Until now, only a few lucky authors have been able to get Stacy’s help.
Stacy’s in such high demand that she’s able to accept only 1% of the projects offered to her. The wait to get on her client list can be months and even years long.
Now, you can get Stacy’s best help for a fraction of her regular price.
Join Stacy’s live, in-person book coaching program Nonfiction Book School by August 5th, 2020, and you’ll get top-notch, expert guidance that walks you through each step of writing your book, from initial idea to finished manuscript.
If you’re reading this on or before August 5th, 2020, join Stacy for a free webinar on how to increase your influence by writing a book. Register here.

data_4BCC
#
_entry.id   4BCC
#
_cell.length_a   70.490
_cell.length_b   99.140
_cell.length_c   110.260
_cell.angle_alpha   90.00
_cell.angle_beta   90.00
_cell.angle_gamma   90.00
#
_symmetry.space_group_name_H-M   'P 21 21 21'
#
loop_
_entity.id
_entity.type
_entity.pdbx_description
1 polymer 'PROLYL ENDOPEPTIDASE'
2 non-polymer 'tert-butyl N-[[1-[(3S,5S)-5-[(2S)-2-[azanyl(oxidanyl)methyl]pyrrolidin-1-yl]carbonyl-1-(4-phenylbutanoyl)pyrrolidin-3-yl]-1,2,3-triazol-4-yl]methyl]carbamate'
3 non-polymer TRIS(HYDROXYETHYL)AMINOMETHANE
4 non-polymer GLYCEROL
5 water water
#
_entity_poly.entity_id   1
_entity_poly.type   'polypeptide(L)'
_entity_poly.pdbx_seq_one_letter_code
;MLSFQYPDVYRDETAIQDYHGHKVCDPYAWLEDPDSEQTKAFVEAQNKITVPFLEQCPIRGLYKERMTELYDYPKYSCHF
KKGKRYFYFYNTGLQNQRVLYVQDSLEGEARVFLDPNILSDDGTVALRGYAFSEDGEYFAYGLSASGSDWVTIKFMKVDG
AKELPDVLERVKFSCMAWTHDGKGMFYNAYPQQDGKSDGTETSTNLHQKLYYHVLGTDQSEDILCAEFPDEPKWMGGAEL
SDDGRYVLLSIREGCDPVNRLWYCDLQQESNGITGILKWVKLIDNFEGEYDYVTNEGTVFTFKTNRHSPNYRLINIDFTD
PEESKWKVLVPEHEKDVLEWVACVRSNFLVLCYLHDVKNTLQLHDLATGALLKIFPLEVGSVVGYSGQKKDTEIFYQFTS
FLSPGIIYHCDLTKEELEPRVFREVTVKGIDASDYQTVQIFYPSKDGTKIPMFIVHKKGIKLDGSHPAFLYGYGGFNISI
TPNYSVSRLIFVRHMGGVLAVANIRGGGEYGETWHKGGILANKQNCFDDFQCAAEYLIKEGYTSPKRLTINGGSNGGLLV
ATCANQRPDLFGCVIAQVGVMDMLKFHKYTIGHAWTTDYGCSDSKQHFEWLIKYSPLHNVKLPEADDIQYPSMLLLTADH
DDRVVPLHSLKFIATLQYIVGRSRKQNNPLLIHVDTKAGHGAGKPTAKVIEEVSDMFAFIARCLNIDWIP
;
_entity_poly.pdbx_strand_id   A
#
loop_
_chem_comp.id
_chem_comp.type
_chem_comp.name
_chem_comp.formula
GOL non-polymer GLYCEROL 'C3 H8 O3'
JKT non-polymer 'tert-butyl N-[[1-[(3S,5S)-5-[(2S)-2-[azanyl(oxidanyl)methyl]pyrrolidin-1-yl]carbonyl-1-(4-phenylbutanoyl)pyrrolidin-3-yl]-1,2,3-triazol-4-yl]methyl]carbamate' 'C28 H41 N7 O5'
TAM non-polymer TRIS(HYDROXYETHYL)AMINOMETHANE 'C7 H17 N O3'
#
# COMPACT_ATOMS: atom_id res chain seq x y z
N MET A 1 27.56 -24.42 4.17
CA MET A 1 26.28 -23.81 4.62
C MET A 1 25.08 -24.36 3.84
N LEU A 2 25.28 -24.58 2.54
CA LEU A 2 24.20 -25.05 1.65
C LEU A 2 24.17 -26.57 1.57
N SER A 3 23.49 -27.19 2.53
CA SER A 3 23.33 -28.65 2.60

Listen to my live interview with Stacy Ennis. It’s fun and fast-paced.
If you’re parenting a kid ages 12-18 and you’d like to hear what I, personally do for free to help parents get kids through college debt-free, zoom straight to minute 26:38.
When my book got rave reviews on Amazon, that was a game-changer for me.
It got me attention that literally changed my professional life.
Let Stacy give you the help she gave me.
I have no affiliate agreement with Stacy Ennis and have not been compensated in any way for writing this article.
In just one hour, parents and grandparents will hear me explaining an easy idea that helps grandparents build close, ongoing relationships with the grandkids, point the way to future financial stability, and leave a legacy that will last long after they’re gone.
All without spending one penny more than they are right now.